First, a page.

It’s been a wild, wild year for me. Earlier this week I was honored as one of NSBA’s 20 To Watch and in June I was one of the cable industry’s Leaders in Learning recipients. The George Lucas Educational Foundation said it loves my blogs and today I am being honored as one of Phi Delta Kappa’s Emerging Leaders. I am a little overwhelmed at all of the attention (three national awards in one year is a bit crazy!) but I do appreciate the recognition of the work we’re doing here at CASTLE. My new institution, Iowa State University, had a really nice story on me (the news service reporter said I was a walking op-ed!). It’s fun to be at a place that appreciates my work.
I can’t attend the awards ceremony today at PDK’s Global Summit in Vancouver, British Columbia. Why? Because I’m winging my way to San Antonio, Texas to keynote Miguel Guhlin’s technology leadership seminar. It will be great to see Miguel again and, knowing Miguel, I’m guessing that he may have a few surprises in store for me!
Congratulations on your achievements and recognitions!
Now if Margaret Spellings resigns and your phone rings – take the offer!!!
I am new to your blog and unfamiliar with your past messages to the community; but the headline caught my attention because I feel I am a lone voice struggling to give our leaders a “wake up” call. In brief, in our school district there is a lack of appreciation of the value of multisensory brain input supported by the simplest of technology: text on CD’s.
This may sound pretty unsexy when I’m sure you are perhaps thinking on grander terms about how students must learn to work in the technology business economy. However, to me, a school board member and parent of a dyslexic child, schools are failing WAY too many children because we are not teaching them to READ!!
Listening to a book, while also reading it visually, uses two brain pathways and enhances learning. As a parent, I’ve had to self educate, reading the research of Dr. Sally Shaywitz, to fully appreciate this reality. I EXPECT education leaders to know more about how the brain learns than I do. Sadly, they do not; or at least they do not act upon it. I’ve been in a single district for 14 years. No teacher has ever encouraged use of books on CD. There are NONE in our middle school “media” center (900 students). When I asked the classroom teacher, the dept chair, the special ed director, and my son’s special ed teacher of record, not one could tell me whether his current social studies book was available on CD. This is despite the fact that this text had been in use for several years! They also didn’t know how to get the CD’s; although there is a district-wide coordinator for books on CD. (A secondary item, since she is a full time speech teacher.)
Two years ago I wrote a lengthy “parent’s perspective” noting the invisibility of the CD option and urging that teachers be taught to access this technology AND promote it to students who would benefit. The standing contract for our district remains unchanged: 50 CD’s for the school year, 10,000 students. Our son alone required seven of the fifty books for his classes. No recreational reading on CD is encouraged. (remember the media center)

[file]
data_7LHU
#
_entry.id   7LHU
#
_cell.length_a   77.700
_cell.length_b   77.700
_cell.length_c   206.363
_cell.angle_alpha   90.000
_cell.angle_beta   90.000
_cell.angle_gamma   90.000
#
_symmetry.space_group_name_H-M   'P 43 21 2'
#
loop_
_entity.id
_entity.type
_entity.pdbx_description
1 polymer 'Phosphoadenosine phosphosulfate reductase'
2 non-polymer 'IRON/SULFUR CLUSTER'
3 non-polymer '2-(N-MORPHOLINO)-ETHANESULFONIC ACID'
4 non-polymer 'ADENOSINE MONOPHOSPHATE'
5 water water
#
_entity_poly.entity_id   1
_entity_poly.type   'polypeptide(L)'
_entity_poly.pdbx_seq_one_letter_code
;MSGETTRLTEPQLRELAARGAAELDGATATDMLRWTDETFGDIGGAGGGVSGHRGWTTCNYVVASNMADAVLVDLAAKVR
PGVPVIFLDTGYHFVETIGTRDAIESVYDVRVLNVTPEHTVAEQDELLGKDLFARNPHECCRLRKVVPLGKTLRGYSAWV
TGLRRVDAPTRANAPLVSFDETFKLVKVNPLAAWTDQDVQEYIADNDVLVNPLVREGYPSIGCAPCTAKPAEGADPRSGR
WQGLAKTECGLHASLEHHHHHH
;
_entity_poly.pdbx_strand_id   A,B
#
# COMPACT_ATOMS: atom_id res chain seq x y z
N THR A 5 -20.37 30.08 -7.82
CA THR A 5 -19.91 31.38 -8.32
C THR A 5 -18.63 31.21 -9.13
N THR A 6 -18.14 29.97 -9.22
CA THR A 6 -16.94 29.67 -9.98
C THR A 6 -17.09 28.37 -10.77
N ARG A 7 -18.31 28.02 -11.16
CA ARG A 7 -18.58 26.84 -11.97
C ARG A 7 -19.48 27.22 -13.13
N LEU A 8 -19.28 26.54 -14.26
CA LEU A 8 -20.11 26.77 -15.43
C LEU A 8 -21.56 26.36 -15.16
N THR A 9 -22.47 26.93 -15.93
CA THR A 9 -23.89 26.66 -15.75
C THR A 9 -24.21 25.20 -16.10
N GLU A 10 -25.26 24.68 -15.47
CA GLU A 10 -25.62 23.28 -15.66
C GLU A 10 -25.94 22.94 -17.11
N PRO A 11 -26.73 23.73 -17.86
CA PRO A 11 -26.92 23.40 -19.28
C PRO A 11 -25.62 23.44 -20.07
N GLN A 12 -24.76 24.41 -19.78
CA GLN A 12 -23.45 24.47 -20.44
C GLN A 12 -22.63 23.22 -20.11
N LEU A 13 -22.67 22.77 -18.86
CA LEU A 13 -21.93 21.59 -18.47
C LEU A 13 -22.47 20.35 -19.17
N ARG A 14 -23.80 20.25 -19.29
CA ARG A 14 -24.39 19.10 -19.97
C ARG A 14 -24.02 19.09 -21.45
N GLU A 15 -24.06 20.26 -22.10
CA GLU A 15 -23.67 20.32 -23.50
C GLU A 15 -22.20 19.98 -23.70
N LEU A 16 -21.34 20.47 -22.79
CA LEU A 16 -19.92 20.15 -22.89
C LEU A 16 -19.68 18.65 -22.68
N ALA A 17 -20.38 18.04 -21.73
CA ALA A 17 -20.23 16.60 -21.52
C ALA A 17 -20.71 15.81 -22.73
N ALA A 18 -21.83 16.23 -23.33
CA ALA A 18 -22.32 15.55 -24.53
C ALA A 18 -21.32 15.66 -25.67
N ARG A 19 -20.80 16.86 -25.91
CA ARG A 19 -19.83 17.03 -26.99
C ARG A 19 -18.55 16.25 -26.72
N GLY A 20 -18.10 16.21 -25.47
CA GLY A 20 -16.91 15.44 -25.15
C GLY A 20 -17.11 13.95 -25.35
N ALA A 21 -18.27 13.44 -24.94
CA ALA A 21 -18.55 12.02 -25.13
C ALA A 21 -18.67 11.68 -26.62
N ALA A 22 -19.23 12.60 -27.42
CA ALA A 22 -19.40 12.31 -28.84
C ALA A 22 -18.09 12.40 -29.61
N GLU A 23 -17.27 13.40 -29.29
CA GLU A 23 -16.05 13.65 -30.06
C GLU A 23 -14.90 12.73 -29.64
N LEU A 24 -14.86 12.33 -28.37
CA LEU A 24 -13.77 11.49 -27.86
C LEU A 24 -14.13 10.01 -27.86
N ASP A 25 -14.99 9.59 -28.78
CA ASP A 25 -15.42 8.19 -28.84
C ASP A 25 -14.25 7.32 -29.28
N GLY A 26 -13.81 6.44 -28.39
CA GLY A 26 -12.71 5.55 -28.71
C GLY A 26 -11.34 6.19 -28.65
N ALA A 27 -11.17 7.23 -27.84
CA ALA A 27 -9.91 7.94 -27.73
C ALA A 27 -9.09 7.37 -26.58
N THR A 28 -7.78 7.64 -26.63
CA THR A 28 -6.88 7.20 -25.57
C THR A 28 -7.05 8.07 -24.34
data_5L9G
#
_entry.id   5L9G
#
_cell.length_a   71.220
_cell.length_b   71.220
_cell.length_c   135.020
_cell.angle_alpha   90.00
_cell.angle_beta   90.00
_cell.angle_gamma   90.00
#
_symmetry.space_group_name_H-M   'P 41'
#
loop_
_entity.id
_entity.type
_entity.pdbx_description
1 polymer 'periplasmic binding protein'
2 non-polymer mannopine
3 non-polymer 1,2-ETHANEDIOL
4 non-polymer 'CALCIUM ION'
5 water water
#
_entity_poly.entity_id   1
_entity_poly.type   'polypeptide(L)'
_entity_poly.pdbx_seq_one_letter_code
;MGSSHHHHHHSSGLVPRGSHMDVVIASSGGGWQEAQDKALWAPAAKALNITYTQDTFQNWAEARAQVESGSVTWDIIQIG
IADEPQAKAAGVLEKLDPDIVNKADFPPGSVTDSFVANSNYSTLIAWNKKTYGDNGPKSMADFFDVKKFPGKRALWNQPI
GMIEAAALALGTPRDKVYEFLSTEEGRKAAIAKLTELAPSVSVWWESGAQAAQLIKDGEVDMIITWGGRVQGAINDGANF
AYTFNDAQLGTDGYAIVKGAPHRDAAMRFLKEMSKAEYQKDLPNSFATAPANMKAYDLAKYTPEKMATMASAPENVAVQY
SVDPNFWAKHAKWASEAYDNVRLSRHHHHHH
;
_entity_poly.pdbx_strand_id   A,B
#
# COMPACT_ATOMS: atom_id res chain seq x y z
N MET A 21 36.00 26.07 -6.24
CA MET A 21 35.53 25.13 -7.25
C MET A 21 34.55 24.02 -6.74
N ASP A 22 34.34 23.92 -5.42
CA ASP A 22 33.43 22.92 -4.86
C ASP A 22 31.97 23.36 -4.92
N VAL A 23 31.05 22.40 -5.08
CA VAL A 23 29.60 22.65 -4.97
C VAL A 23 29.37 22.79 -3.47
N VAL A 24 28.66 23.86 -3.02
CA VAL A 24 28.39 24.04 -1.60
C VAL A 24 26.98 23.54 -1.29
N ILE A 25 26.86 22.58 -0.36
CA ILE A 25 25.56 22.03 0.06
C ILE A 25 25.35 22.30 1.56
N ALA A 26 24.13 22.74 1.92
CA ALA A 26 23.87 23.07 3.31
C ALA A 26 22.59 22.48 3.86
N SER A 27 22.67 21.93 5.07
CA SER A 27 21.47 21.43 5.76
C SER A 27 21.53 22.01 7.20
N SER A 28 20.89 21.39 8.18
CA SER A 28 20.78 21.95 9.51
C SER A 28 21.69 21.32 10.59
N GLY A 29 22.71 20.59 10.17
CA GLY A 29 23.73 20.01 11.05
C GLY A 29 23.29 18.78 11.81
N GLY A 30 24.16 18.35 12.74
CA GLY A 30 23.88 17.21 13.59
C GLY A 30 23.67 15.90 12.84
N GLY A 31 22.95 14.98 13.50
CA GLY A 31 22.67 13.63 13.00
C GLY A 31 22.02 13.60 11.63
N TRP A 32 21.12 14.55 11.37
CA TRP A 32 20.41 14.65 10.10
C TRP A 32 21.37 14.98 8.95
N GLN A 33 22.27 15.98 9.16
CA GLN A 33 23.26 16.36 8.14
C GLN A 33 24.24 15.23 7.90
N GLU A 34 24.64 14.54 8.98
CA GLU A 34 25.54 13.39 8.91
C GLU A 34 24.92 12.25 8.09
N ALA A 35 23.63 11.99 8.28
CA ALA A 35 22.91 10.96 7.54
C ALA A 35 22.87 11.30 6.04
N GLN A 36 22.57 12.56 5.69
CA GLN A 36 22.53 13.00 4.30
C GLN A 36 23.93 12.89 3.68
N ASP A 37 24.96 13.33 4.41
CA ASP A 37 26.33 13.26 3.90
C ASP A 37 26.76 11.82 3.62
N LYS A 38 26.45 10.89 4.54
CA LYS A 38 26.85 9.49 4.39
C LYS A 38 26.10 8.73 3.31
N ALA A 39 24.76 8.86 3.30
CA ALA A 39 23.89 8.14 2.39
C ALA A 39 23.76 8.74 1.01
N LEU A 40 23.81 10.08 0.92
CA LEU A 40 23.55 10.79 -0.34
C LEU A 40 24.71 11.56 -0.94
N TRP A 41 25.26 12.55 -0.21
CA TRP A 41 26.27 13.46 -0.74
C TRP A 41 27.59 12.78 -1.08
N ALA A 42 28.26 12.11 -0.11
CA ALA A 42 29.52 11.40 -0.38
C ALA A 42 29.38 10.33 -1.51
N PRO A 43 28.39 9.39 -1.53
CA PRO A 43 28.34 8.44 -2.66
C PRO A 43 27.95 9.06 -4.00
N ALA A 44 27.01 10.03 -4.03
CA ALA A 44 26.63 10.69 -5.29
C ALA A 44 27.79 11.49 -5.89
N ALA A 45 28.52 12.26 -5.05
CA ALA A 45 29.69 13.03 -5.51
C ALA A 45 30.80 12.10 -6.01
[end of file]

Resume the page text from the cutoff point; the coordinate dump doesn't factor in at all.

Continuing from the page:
I cannot fathom the blindsightedness (no pun intended) to the value of this technology, but I’ve concluded that it starts with a belief that only those who are visually impaired/or blind need books on CD.
I am emailing you because you are clearly in a high profile position to raise awareness of this failure of leadership in so many districts; AND because your work is admired by the community perhaps people will take note.
I ask that you not forget this sad situation in a district that (attempts to) serve 10,000+ students, at least a quarter of whom do not pass the language arts standardized tests.
The cost for our subscription is only $500.00. If we expanded the program X5, and promoted its use, we’d still be spending little more on it than the cost of one good computer with printer and software.
Kids can use these books anywhere, they are comfortable with the technology, AND the new CD’s and players are vastly better than the old “books on tape” because they are precisely “navigable” to the page. Talk about missing the technology boat! If school leaders and staff can’t comprehend this, how will they ever cope with more complicated software?
I ask only that you hear my deep concern and consider giving this issue some visibility. If you have already been doing so; it would make my day to be told!
More below, if you have time…
Nancy D. Poore
PS Watch out for lame excuses when you bring this up. Things like: “No one asked for it”! Parents should not be more aware than school leaders. They may reason that Johnny MUST learn to read visually alone. Shaywitz research on brain learning debunks that myth. Also, Please don’t be misled by districts who may smugly assert that the emerging availability of textbooks online eliminates the need for textbooks on CD! The online versions usually DO NOT come with auditory or navigable features. Kids are STILL reading visually; on a computer. Even if the text online comes with audio, poor kids who lack home computers or internet service can be equipped easily with the navigable CD players at a total cost of $250.00.
But the real cost savings comes when we begin to be more successful at educating the next generation of readers. PRICELESS.